This article was first published in the June 2021 issue of The Nebraska Cattleman magazine.
Public information and agricultural markets help facilitate efficient production markets, reduce information symmetries and inform policy and program formation, operation, and evaluation processes (Council of Food, Agricultural, and Resource Economics, 2013). USDA-NASS is the entity charged with providing this free public information. The Cattle on Feed Report (COF) is one report that particularly useful for cow-calf, feedlots and packers. This report, published at 3 p.m. EST on the third Friday of the month, provides data on the total number of cattle and calves on feed, placements, marketings and other disappearances. The information in this report represents 98% of total U.S. feedlot production and has been often viewed as an important market report.
However, at times, both private and public organizations have questioned the value of producers participating in and USDA reporting the COF report. Some critics argue that if the market does not react to the information then it should not be reported. Proponents of the report argue that the report does add value and then even if it does not, there is still a significant public benefit in reporting the information. In this article, I show that both university academics and government entities agree that both futures and cash prices react to the COF report. I then provide some insights into how these findings can be used for improved price risk management decisions.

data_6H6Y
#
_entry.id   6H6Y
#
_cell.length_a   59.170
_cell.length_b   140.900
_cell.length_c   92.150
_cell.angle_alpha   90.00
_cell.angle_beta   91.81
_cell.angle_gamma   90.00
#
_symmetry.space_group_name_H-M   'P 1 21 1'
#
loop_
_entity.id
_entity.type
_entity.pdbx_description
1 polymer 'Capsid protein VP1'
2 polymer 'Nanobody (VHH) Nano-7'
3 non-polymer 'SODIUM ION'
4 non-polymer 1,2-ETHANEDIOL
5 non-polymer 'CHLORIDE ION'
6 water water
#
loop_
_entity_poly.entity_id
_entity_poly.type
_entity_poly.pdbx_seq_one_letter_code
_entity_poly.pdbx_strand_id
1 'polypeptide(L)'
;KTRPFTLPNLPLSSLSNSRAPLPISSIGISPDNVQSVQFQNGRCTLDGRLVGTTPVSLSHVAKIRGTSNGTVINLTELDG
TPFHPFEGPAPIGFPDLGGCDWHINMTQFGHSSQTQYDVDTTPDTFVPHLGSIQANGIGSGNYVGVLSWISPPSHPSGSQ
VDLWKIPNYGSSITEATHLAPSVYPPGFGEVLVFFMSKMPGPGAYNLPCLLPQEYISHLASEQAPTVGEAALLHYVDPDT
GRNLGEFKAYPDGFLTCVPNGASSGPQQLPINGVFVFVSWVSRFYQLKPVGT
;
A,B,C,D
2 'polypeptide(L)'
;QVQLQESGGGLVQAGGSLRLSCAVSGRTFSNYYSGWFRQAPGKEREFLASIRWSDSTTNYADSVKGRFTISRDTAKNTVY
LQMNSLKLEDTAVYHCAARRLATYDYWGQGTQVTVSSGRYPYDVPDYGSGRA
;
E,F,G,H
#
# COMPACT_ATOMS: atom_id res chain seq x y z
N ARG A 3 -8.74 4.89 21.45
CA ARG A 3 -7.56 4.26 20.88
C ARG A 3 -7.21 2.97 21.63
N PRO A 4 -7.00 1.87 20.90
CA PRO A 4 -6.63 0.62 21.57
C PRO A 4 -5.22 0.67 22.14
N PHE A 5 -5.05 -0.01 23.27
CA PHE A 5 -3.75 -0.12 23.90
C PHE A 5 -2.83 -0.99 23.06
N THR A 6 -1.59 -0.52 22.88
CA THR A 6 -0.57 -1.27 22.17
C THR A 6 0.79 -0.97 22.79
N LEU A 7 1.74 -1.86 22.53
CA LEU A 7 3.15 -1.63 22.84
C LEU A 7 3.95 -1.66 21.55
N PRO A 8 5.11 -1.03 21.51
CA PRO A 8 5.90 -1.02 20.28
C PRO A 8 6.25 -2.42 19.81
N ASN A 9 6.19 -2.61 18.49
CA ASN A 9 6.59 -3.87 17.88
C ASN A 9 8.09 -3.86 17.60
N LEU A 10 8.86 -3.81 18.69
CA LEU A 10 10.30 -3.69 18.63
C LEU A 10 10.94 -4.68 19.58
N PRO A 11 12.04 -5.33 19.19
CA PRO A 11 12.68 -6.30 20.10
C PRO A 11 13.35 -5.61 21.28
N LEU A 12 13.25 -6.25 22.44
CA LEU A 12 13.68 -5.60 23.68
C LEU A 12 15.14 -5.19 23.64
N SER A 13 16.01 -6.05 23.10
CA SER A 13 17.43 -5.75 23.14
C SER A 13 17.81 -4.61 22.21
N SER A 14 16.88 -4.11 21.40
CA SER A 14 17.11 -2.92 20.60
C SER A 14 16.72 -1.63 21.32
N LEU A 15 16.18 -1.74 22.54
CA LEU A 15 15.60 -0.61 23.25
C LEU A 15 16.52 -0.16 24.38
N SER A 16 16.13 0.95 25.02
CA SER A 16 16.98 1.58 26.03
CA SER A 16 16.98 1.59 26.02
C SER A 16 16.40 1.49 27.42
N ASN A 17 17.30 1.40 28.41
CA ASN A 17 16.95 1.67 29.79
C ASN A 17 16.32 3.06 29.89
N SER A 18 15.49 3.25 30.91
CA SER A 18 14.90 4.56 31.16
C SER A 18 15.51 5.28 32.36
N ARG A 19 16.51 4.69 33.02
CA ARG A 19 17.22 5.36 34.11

Academic studies have focused on how futures prices react before and after the release of USDA reports. For livestock reports (e.g. Cattle on Feed and Quarterly Hog and Pigs Report) the findings suggest that, after 2000, the futures prices move, are small and have been decreasing in size. Researchers point out that the reports themselves are not as important compared to what the market expects the report to say (e.g. market report “surprises”). Positive market report “surprises” are when USDA reported levels are higher than the market expected levels. Negative market report “surprises” are when USDA reported levels are lower than the market expected levels. Of the three primary categories reported by USDA, on average there are negative reactions to placements, positive reactions to marketing and no significant reaction to on-feed surprises.